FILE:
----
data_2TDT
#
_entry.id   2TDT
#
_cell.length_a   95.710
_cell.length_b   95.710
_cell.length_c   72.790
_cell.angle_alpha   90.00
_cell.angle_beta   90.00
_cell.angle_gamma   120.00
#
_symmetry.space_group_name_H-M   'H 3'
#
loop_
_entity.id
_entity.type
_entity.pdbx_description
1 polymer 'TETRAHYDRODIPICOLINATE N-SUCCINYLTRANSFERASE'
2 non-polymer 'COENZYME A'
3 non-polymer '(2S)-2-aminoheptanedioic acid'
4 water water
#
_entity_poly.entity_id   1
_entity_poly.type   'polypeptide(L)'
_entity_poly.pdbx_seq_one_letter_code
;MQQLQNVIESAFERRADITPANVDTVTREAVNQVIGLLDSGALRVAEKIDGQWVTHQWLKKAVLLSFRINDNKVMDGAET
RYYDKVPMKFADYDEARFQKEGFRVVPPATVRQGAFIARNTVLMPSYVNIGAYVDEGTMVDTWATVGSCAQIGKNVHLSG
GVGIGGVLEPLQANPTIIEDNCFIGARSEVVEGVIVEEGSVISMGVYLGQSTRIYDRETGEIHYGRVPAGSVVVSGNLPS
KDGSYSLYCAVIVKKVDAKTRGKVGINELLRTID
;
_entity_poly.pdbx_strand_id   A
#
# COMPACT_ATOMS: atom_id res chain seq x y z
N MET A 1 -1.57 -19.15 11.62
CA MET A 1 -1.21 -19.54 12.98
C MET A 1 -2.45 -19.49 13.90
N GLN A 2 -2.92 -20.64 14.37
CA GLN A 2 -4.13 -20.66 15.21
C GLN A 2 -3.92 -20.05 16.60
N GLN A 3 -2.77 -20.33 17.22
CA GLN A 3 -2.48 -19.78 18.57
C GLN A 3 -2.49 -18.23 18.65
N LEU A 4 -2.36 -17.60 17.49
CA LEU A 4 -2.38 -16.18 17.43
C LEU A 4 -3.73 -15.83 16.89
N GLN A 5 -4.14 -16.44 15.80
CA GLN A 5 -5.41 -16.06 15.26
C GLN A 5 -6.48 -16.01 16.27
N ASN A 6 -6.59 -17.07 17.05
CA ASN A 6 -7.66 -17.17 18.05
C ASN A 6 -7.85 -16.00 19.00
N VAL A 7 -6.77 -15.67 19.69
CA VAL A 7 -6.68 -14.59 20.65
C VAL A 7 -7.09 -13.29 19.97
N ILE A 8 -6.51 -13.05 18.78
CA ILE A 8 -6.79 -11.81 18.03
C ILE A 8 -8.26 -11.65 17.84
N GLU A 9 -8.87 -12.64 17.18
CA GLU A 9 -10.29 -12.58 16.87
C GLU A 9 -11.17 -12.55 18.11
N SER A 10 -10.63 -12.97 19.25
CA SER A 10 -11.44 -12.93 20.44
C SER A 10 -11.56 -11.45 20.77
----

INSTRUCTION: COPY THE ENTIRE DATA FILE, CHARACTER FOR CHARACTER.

data_2TDT
#
_entry.id   2TDT
#
_cell.length_a   95.710
_cell.length_b   95.710
_cell.length_c   72.790
_cell.angle_alpha   90.00
_cell.angle_beta   90.00
_cell.angle_gamma   120.00
#
_symmetry.space_group_name_H-M   'H 3'
#
loop_
_entity.id
_entity.type
_entity.pdbx_description
1 polymer 'TETRAHYDRODIPICOLINATE N-SUCCINYLTRANSFERASE'
2 non-polymer 'COENZYME A'
3 non-polymer '(2S)-2-aminoheptanedioic acid'
4 water water
#
_entity_poly.entity_id   1
_entity_poly.type   'polypeptide(L)'
_entity_poly.pdbx_seq_one_letter_code
;MQQLQNVIESAFERRADITPANVDTVTREAVNQVIGLLDSGALRVAEKIDGQWVTHQWLKKAVLLSFRINDNKVMDGAET
RYYDKVPMKFADYDEARFQKEGFRVVPPATVRQGAFIARNTVLMPSYVNIGAYVDEGTMVDTWATVGSCAQIGKNVHLSG
GVGIGGVLEPLQANPTIIEDNCFIGARSEVVEGVIVEEGSVISMGVYLGQSTRIYDRETGEIHYGRVPAGSVVVSGNLPS
KDGSYSLYCAVIVKKVDAKTRGKVGINELLRTID
;
_entity_poly.pdbx_strand_id   A
#
# COMPACT_ATOMS: atom_id res chain seq x y z
N MET A 1 -1.57 -19.15 11.62
CA MET A 1 -1.21 -19.54 12.98
C MET A 1 -2.45 -19.49 13.90
N GLN A 2 -2.92 -20.64 14.37
CA GLN A 2 -4.13 -20.66 15.21
C GLN A 2 -3.92 -20.05 16.60
N GLN A 3 -2.77 -20.33 17.22
CA GLN A 3 -2.48 -19.78 18.57
C GLN A 3 -2.49 -18.23 18.65
N LEU A 4 -2.36 -17.60 17.49
CA LEU A 4 -2.38 -16.18 17.43
C LEU A 4 -3.73 -15.83 16.89
N GLN A 5 -4.14 -16.44 15.80
CA GLN A 5 -5.41 -16.06 15.26
C GLN A 5 -6.48 -16.01 16.27
N ASN A 6 -6.59 -17.07 17.05
CA ASN A 6 -7.66 -17.17 18.05
C ASN A 6 -7.85 -16.00 19.00
N VAL A 7 -6.77 -15.67 19.69
CA VAL A 7 -6.68 -14.59 20.65
C VAL A 7 -7.09 -13.29 19.97
N ILE A 8 -6.51 -13.05 18.78
CA ILE A 8 -6.79 -11.81 18.03
C ILE A 8 -8.26 -11.65 17.84
N GLU A 9 -8.87 -12.64 17.18
CA GLU A 9 -10.29 -12.58 16.87
C GLU A 9 -11.17 -12.55 18.11
N SER A 10 -10.63 -12.97 19.25
CA SER A 10 -11.44 -12.93 20.44
C SER A 10 -11.56 -11.45 20.77